Human trafficking from Libya to Europe surging, becoming deadlier

Migrants arrive in the port of Messina after a rescue operation at see on April 18, 2015 in Sicily. A surge of migrants pouring into Europe from across the Mediterranean won't end before chaos in Libya is controlled, Italy's prime minister said yesterday, as the Vatican condemned a deadly clash between Muslim and Christian refugees on one boat. Italian authorities have rescued more than 11,000 migrants making the often deadly voyage from North Africa in the past six days, with hundreds more expected, the coastguard said.  AFP PHOTO / GIOVANNI ISOLINO        (Photo credit should read GIOVANNI ISOLINO/AFP/Getty Images)
Migrants arrive in the port of Messina after a rescue operation at see on April 18, 2015 in Sicily. A surge of migrants pouring into Europe from across the Mediterranean won’t end before chaos in Libya is controlled, Italy’s prime minister said yesterday, as the Vatican condemned a deadly clash between Muslim and Christian refugees on one boat. Italian authorities have rescued more than 11,000 migrants making the often deadly voyage from North Africa in the past six days, with hundreds more expected, the coastguard said. AFP PHOTO / GIOVANNI ISOLINO (Photo credit should read GIOVANNI ISOLINO/AFP/Getty Images)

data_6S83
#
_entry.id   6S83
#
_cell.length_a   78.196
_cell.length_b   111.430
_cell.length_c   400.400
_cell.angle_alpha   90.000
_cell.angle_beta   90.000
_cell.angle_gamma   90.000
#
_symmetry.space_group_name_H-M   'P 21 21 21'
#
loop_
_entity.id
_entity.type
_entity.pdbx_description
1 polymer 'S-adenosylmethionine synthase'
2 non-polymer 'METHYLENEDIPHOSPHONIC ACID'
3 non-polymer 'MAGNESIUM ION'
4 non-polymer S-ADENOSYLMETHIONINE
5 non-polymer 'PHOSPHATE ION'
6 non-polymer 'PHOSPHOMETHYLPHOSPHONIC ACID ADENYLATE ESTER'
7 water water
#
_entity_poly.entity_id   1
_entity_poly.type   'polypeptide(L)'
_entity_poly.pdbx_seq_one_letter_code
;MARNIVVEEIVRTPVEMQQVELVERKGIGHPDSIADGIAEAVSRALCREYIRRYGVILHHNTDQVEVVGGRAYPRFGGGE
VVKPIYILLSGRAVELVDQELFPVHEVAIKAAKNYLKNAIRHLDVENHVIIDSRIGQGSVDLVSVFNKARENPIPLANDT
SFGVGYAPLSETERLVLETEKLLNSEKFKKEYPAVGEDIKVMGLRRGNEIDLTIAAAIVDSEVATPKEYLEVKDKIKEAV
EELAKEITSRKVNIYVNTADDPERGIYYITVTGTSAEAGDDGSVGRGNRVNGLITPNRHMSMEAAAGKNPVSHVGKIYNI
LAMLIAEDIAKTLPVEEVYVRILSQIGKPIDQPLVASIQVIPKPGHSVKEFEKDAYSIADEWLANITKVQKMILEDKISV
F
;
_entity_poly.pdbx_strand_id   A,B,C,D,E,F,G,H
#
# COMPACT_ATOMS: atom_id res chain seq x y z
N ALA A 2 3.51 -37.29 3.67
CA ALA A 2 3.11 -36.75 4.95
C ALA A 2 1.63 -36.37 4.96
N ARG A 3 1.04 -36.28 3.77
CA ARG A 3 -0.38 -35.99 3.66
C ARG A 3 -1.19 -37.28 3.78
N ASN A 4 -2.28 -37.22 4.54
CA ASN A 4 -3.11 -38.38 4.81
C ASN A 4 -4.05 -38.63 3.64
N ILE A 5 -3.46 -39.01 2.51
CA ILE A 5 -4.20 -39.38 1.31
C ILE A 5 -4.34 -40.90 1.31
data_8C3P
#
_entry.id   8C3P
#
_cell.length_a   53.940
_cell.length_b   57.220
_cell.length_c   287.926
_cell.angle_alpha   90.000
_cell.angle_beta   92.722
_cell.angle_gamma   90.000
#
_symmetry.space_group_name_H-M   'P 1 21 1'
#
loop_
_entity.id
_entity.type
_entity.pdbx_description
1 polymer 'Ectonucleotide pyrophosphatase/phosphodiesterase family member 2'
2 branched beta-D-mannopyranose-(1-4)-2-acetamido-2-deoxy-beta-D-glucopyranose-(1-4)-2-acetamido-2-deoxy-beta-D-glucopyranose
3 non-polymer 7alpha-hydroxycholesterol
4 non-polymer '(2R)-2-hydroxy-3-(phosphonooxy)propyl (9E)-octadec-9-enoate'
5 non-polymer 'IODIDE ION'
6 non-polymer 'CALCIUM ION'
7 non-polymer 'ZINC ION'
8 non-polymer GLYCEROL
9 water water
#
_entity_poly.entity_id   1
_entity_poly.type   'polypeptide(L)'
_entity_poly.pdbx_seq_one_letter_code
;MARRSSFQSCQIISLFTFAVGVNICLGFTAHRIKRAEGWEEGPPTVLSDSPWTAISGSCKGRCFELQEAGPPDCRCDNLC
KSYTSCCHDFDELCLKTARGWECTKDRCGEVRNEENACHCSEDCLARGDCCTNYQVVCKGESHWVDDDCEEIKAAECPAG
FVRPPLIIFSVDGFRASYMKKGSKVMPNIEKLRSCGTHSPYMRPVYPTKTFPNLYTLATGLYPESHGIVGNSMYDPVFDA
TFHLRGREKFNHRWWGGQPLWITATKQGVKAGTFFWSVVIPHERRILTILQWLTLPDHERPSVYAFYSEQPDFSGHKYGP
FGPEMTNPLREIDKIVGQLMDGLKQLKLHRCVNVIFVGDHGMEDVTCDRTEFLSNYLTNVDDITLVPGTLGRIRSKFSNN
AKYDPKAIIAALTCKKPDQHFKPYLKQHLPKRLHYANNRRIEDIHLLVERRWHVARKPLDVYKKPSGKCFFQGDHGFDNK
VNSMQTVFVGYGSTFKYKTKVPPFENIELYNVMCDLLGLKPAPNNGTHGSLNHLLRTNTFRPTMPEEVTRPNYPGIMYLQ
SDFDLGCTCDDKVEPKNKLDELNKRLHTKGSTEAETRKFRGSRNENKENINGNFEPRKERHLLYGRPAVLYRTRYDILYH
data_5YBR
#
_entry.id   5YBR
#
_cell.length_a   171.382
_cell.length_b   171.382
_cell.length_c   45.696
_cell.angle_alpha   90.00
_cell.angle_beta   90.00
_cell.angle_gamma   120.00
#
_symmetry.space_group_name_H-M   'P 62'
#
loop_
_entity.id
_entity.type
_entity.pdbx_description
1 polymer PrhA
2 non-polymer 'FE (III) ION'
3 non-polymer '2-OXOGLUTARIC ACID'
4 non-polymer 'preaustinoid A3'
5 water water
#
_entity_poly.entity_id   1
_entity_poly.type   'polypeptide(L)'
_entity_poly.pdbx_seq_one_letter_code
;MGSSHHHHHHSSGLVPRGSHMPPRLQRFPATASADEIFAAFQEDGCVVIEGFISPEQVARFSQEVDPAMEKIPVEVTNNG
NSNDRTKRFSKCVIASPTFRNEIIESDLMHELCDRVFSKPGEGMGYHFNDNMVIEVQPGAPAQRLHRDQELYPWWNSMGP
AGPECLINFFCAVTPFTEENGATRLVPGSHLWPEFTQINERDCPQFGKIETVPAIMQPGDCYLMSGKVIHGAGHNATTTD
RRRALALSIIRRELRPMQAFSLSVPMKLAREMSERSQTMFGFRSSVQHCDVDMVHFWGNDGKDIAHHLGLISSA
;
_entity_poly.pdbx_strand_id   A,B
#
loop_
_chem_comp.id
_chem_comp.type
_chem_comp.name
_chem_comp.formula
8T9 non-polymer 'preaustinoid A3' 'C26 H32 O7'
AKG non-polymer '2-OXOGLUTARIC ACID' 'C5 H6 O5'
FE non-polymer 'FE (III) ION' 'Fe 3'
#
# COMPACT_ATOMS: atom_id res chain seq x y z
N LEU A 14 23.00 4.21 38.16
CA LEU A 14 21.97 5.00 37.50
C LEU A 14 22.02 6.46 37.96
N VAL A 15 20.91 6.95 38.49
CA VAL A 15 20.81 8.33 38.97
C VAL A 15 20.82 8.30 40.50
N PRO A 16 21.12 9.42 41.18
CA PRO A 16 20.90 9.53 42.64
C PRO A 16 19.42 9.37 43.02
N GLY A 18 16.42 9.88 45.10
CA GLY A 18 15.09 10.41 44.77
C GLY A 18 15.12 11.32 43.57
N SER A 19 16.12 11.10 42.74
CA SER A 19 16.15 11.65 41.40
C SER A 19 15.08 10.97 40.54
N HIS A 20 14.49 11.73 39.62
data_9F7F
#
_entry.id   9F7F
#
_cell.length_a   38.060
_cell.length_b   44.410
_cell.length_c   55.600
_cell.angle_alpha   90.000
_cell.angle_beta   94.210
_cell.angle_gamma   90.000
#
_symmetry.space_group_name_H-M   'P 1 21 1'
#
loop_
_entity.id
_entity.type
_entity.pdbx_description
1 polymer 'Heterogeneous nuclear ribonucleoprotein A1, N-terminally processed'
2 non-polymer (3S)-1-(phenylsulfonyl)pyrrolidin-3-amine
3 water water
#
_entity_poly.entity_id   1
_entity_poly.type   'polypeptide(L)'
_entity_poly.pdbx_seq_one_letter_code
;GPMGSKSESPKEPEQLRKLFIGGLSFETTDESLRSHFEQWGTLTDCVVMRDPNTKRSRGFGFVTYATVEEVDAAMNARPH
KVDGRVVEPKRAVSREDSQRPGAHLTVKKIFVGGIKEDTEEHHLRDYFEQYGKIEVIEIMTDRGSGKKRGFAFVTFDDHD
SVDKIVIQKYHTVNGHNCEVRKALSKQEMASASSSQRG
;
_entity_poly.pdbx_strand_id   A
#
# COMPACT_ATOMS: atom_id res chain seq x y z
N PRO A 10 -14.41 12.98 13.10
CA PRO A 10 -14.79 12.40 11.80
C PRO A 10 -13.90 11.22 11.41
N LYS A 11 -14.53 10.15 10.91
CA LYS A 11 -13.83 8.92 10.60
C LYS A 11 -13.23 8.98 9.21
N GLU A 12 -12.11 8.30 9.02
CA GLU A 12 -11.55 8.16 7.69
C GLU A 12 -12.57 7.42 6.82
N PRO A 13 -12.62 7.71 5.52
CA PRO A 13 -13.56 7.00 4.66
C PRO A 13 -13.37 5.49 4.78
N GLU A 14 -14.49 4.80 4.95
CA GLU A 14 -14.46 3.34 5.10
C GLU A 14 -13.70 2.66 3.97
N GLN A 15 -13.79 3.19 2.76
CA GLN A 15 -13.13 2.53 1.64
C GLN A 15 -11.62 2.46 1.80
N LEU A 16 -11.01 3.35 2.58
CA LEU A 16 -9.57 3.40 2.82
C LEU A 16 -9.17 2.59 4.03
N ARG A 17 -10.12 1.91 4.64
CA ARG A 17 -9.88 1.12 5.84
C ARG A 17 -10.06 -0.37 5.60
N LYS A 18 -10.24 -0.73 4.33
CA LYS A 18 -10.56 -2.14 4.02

Migrants heading to Italy from Libya in leaky boats and inflatable dinghies have broken an annual arrivals record, Italian authorities said this week, underscoring the rising popularity of an increasingly deadly journey that nowadays aims not for land, but for a frigid mid-sea rescue, The Washington Post said.

The number of boat migrants reaching Italy from North Africa this year surpassed 171,000, topping the previous record of 170,100, set in 2014, the Italian Interior Ministry said Monday, it added.

But 2016 is also the most lethal year for those trying to cross the Mediterranean to Europe. So far, 4,690 people have died en route, compared with 3,771 deaths for all of last year, according to the U.N. refugee agency.

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